The use of mammography in recent years has resulted in an increase in the detection of small breast cancers.
The beneficial effects of early detection on breast cancer mortality seem to differ with age.
To obtain more insight into this matter we studied the long-term prognosis of patients with early invasive breast cancers (T1) in three age groups : 144 patients of age 40-49,402 patients of age 50-69 and 192 patients 70 years or older at diagnosis.
In all age groups, patients with a tumour of I cm or less have a longer breast cancer specific survival than patients with a tumour larger than 2 cm.
The survival advantage in the case of tumours of a size rounded to 1.5 cm compared with tumours larger than 2 cm in the under age 50 group was marginal (and not significant).
However, older patients with tumours of this size do have a significantly improved survival.
It is more difficult to improve survival in younger patients through early detection, partly because of an apparent early metastatic potential of their tumours.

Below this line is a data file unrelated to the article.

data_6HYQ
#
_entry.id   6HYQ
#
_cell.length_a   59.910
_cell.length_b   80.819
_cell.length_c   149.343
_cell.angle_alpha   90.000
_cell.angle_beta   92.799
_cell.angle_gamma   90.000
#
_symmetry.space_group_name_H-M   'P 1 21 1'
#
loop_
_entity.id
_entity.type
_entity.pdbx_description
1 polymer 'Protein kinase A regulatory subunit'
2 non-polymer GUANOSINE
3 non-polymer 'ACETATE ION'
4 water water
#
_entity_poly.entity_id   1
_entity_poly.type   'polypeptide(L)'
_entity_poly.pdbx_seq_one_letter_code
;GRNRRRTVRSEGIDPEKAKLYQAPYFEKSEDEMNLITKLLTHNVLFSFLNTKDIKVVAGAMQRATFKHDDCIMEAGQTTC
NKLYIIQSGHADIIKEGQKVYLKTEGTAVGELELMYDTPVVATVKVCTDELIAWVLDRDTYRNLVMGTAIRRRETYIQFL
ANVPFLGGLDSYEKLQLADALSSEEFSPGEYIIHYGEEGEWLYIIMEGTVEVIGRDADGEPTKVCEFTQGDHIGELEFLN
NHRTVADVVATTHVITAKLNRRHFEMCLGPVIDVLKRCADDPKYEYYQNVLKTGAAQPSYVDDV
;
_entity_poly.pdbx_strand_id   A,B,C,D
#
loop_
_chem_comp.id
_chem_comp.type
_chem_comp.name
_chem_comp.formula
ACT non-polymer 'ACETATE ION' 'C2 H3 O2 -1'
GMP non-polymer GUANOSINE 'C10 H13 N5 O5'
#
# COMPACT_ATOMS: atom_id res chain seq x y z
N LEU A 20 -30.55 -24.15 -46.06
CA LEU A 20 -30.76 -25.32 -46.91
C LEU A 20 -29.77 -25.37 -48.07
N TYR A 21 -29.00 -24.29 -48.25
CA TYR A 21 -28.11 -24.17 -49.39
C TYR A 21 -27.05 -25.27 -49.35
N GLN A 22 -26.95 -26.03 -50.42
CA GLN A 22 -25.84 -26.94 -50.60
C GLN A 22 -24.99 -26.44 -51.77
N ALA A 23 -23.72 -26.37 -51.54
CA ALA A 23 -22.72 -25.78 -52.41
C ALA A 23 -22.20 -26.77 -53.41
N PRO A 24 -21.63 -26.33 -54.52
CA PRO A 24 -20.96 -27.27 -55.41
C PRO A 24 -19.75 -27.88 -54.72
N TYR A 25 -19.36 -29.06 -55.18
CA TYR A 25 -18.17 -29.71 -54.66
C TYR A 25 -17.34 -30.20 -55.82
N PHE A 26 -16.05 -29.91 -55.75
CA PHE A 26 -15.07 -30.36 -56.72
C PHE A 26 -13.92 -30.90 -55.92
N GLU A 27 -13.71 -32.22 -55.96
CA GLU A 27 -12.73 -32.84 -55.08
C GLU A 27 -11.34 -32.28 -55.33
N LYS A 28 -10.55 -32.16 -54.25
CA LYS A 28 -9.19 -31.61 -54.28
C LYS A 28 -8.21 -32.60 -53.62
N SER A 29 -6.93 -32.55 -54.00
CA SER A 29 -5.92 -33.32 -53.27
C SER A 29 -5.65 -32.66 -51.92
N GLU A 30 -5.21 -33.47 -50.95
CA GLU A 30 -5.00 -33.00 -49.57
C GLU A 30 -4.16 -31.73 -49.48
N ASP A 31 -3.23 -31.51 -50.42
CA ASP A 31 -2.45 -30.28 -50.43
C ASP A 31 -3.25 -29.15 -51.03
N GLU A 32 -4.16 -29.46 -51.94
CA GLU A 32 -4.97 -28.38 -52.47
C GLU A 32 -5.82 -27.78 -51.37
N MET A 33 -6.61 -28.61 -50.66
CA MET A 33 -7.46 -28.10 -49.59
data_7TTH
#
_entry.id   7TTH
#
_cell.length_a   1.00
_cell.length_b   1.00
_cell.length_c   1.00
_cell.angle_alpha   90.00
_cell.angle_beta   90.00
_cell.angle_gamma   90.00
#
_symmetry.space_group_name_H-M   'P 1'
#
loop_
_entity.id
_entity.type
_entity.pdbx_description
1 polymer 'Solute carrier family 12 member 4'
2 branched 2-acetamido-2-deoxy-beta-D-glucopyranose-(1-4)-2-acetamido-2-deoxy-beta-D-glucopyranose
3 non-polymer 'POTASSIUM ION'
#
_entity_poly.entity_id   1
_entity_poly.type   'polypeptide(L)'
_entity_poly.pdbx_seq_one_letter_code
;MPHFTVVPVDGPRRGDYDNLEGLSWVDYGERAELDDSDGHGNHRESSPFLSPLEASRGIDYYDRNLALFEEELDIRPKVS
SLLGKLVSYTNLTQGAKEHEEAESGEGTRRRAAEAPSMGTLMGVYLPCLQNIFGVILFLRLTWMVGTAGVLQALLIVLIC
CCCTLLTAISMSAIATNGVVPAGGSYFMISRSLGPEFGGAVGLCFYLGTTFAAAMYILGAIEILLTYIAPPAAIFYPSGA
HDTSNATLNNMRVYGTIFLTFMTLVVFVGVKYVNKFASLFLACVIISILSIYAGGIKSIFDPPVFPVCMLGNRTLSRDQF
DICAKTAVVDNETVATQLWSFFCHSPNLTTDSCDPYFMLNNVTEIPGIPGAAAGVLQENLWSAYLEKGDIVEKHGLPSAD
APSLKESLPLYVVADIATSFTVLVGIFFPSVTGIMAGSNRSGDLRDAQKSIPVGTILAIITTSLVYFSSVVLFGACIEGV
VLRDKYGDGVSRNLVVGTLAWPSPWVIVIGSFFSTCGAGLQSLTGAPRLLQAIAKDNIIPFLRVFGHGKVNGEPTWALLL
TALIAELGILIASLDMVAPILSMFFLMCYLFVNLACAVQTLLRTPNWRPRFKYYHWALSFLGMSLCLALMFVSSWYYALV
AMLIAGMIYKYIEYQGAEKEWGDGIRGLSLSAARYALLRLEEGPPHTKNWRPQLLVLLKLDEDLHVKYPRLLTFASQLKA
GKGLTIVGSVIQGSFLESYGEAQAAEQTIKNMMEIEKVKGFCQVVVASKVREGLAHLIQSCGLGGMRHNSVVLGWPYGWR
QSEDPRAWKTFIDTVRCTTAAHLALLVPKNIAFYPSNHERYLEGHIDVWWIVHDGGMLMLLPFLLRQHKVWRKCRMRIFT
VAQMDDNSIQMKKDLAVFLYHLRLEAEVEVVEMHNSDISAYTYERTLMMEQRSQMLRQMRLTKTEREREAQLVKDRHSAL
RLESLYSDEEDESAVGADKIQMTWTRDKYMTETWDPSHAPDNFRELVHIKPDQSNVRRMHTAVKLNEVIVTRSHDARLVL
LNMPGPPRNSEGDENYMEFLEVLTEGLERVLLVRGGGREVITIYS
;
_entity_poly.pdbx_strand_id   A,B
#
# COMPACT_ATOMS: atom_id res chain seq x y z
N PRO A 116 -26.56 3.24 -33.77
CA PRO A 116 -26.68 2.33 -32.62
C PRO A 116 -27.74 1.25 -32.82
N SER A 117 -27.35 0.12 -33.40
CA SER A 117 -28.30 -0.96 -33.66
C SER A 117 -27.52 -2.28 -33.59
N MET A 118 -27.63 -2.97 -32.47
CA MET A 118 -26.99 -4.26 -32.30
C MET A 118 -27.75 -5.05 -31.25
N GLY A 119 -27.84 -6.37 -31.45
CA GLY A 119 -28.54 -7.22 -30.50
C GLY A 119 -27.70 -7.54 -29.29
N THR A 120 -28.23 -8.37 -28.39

A reduction in breast cancer mortality might be expected in women younger than 50 years of age only if a substantial proportion of the invasive cancers are detected before their size exceeds I cm.
Mots-clés Pascal : Tumeur maligne, Glande mammaire, Stade précoce, Homme, Pronostic, Age, Adulte, Vieillard, Epidémiologie, Glande mammaire pathologie
Mots-clés Pascal anglais : Malignant tumor, Mammary gland, Early stage, Human, Prognosis, Age, Adult, Elderly, Epidemiology, Mammary gland diseases
Notice produite par :
Inist-CNRS - Institut de l'Information Scientifique et Technique
Cote : 96-0110008
Code Inist : 002B20E02. Création : 199608.